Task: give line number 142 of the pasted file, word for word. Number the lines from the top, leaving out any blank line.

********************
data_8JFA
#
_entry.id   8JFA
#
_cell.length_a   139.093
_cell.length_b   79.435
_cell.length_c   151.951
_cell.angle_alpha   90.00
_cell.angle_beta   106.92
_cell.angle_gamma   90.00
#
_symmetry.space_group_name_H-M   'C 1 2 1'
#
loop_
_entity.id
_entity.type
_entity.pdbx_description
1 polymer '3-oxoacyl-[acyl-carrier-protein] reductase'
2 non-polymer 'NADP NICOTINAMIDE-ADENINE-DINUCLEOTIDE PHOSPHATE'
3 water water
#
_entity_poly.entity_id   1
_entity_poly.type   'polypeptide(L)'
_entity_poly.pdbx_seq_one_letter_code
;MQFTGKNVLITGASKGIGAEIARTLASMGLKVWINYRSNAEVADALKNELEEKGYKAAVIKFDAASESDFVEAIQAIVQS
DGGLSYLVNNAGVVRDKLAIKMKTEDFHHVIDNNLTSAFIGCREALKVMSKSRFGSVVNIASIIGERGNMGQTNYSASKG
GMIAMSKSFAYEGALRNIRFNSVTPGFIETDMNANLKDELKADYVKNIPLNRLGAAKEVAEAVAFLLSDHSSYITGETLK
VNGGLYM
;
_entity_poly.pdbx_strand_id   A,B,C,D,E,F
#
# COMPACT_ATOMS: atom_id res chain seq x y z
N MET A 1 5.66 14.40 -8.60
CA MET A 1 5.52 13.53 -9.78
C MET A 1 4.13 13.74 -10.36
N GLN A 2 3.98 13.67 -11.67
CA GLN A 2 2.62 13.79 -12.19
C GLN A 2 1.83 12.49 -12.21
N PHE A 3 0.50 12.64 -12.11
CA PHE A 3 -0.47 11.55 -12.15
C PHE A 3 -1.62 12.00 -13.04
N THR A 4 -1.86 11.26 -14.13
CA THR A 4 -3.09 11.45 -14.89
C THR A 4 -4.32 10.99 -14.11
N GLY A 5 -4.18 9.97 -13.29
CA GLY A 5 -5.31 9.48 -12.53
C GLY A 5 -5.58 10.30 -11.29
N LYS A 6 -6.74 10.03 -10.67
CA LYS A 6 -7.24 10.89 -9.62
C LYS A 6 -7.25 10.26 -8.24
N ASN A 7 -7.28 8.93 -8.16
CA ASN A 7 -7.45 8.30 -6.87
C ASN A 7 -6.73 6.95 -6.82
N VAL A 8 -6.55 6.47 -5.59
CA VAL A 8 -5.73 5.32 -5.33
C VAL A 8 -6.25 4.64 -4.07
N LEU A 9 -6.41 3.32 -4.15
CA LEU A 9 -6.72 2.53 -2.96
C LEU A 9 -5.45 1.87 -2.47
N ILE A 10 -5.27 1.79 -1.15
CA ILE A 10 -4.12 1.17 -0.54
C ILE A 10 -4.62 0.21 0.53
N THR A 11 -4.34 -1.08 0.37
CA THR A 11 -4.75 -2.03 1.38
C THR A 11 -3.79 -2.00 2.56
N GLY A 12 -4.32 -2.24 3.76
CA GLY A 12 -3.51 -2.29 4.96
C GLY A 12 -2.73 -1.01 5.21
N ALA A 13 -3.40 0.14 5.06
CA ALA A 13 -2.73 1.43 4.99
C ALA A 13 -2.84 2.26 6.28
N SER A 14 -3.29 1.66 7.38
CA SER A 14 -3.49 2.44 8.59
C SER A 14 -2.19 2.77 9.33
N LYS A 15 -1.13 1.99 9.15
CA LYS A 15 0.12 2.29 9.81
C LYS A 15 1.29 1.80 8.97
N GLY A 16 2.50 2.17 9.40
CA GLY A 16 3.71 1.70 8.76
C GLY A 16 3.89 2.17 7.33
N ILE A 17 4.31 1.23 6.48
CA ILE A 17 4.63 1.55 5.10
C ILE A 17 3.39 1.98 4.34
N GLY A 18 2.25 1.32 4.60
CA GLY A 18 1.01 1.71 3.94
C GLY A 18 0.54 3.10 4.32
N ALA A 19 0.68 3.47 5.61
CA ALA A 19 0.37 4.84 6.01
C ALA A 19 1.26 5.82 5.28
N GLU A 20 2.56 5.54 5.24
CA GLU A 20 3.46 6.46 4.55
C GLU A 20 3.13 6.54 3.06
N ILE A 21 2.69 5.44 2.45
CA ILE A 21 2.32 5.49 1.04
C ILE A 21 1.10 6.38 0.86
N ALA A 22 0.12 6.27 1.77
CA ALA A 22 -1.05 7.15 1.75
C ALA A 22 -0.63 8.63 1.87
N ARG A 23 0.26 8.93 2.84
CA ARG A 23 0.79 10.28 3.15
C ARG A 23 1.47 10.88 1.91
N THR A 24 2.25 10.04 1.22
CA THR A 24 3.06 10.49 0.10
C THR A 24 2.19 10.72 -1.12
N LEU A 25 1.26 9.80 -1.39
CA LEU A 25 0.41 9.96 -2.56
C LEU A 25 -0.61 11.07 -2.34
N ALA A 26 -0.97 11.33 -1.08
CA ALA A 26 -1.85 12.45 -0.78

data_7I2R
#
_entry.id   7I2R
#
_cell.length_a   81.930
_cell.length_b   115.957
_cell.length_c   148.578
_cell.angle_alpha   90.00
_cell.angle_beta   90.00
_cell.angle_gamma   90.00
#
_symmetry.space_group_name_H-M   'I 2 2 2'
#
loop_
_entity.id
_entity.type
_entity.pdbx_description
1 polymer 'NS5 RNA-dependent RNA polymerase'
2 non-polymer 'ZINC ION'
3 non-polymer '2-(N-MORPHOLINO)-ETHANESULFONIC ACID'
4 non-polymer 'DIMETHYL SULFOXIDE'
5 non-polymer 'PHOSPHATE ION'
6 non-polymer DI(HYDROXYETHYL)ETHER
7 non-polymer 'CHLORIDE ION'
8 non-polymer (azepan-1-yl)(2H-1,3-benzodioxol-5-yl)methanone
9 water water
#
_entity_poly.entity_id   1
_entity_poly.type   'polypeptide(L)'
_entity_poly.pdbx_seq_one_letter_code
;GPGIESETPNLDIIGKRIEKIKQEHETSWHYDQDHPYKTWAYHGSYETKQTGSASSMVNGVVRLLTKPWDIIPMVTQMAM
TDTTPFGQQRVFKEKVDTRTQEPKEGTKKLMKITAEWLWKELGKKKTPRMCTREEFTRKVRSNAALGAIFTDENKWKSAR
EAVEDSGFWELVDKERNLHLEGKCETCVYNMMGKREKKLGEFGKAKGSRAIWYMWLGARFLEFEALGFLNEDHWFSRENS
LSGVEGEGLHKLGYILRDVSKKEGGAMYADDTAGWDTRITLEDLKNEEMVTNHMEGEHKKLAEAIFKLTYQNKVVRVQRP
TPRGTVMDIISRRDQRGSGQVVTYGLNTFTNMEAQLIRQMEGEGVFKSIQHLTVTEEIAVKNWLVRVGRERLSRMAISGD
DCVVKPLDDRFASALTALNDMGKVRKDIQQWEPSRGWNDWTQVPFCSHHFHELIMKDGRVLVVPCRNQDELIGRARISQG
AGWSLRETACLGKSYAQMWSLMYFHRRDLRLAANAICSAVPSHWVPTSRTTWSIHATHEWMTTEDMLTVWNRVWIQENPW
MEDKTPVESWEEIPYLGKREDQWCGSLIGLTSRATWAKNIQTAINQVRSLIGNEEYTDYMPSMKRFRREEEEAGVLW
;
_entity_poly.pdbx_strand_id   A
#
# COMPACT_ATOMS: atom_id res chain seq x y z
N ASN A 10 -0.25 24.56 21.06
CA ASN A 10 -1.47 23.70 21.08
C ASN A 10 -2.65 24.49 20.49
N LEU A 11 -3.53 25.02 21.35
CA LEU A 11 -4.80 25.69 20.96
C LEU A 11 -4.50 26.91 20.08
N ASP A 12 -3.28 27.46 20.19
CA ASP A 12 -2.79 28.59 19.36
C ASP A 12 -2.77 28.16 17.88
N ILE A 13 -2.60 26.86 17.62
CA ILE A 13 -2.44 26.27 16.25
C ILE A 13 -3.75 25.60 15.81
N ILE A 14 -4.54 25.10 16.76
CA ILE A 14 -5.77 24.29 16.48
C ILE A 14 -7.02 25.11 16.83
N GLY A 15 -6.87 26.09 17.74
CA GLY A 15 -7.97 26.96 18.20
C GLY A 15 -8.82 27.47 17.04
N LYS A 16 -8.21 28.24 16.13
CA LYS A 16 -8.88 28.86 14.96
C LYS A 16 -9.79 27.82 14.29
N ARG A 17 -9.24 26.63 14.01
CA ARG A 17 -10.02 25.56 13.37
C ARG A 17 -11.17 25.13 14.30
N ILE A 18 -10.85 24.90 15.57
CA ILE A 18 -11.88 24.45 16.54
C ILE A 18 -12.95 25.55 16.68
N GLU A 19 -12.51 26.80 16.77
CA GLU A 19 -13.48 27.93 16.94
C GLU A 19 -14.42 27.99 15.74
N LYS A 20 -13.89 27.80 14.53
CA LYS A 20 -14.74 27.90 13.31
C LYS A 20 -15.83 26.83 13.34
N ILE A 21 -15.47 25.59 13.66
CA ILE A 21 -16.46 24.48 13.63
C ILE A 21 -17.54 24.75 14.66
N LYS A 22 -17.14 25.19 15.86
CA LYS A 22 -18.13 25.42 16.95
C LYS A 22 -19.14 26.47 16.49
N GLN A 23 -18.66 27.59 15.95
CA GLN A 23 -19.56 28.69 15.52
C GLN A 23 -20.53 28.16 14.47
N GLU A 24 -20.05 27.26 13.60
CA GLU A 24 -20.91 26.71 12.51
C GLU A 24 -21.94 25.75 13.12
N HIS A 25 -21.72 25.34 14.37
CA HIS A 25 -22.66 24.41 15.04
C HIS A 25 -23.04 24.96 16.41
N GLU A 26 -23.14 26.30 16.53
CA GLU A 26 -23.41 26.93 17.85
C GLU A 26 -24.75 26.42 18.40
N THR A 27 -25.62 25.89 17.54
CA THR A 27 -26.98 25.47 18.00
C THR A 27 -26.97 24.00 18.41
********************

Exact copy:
EAVEDSGFWELVDKERNLHLEGKCETCVYNMMGKREKKLGEFGKAKGSRAIWYMWLGARFLEFEALGFLNEDHWFSRENS